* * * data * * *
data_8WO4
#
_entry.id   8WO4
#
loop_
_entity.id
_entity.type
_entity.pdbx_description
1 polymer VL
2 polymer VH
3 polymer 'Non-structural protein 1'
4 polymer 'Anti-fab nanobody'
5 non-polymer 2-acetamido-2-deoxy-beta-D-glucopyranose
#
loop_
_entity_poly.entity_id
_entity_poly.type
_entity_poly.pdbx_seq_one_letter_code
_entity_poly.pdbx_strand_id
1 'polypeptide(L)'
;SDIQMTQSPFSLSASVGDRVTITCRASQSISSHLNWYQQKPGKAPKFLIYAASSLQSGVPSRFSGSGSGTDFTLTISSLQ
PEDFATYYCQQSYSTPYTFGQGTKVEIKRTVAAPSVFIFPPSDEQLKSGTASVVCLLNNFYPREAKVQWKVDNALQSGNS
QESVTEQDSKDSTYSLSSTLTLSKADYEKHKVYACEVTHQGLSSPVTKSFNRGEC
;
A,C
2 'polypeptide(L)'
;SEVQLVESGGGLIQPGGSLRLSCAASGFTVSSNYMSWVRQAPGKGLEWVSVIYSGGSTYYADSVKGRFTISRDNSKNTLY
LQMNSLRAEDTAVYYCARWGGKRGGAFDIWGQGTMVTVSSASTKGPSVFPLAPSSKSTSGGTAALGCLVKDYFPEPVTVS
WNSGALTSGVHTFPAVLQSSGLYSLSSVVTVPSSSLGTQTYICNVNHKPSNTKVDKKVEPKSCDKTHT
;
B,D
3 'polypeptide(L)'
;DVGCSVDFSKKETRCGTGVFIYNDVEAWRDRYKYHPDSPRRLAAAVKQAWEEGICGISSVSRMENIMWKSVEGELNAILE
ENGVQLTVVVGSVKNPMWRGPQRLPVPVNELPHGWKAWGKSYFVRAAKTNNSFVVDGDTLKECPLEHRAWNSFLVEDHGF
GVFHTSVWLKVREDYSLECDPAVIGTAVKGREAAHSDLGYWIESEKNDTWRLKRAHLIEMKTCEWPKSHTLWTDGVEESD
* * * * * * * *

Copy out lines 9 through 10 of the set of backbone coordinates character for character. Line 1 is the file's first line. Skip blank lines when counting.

1 polymer VL
2 polymer VH